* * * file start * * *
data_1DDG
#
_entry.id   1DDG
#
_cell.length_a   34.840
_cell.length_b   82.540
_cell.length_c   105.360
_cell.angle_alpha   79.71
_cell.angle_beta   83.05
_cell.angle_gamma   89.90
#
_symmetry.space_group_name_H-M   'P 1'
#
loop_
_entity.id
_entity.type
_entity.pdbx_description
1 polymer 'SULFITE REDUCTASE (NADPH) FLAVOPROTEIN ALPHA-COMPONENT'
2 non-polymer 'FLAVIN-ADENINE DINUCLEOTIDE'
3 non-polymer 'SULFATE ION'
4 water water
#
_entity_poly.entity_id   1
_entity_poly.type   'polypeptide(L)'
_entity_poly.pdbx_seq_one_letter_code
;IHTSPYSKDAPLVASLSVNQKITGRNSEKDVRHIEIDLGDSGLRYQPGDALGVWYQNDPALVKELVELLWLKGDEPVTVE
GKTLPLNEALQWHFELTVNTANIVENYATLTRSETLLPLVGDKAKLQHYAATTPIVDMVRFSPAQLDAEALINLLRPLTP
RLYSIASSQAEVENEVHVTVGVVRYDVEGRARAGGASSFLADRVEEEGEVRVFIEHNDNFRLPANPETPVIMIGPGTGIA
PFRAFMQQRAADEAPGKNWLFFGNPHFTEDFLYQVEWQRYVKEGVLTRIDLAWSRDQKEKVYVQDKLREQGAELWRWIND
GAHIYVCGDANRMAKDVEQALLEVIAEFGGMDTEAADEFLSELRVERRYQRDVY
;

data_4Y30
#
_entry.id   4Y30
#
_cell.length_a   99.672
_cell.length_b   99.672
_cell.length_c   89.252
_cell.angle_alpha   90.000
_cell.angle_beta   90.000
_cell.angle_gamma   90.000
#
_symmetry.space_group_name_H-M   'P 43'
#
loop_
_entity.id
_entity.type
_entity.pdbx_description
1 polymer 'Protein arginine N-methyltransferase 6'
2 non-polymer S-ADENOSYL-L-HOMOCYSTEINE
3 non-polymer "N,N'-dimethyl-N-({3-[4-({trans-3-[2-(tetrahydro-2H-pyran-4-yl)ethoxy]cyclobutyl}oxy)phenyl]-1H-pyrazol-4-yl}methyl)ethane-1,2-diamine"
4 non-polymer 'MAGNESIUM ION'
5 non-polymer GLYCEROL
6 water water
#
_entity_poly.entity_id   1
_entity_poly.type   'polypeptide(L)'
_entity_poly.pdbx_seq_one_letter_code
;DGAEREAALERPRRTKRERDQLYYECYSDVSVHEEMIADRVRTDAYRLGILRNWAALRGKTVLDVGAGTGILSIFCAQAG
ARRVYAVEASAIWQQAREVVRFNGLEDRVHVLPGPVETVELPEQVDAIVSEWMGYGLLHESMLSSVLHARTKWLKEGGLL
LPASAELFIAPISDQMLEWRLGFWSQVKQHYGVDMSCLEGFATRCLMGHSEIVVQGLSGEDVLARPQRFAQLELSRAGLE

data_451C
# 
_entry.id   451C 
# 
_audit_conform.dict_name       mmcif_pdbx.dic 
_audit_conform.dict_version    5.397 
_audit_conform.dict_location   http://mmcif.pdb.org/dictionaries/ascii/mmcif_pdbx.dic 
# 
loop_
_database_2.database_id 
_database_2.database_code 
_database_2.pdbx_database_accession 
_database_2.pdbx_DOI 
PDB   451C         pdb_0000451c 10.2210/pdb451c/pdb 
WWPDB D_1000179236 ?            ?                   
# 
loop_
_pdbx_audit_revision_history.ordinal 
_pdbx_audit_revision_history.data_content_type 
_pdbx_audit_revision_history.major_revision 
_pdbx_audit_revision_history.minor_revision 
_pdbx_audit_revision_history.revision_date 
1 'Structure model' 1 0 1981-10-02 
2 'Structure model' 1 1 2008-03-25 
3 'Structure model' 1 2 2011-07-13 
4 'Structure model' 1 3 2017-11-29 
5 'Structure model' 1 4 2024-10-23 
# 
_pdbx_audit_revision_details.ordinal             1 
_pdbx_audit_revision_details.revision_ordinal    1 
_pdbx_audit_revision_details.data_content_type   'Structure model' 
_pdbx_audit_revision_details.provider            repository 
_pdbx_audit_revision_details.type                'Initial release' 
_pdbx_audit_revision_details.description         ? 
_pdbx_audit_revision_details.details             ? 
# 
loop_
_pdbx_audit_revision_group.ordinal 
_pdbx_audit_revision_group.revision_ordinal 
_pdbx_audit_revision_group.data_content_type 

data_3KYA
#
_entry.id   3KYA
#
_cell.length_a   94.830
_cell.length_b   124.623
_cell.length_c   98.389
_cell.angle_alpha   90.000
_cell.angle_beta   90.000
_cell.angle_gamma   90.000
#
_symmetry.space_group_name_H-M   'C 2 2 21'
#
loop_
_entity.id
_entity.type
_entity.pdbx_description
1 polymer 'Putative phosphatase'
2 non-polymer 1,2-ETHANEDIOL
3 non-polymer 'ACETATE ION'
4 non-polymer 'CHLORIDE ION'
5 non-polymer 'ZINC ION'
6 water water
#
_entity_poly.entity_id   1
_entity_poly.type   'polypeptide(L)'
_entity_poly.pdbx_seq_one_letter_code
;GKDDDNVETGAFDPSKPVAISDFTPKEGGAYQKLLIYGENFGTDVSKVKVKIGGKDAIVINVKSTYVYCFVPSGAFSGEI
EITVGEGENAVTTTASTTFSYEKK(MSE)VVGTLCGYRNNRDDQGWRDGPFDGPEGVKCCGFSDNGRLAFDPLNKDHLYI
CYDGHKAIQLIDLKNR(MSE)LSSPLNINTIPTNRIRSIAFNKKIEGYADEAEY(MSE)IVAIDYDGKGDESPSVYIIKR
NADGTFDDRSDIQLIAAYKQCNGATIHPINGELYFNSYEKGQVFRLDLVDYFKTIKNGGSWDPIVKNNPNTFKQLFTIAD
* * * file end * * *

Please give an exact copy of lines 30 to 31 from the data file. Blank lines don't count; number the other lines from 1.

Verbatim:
GAHIYVCGDANRMAKDVEQALLEVIAEFGGMDTEAADEFLSELRVERRYQRDVY
;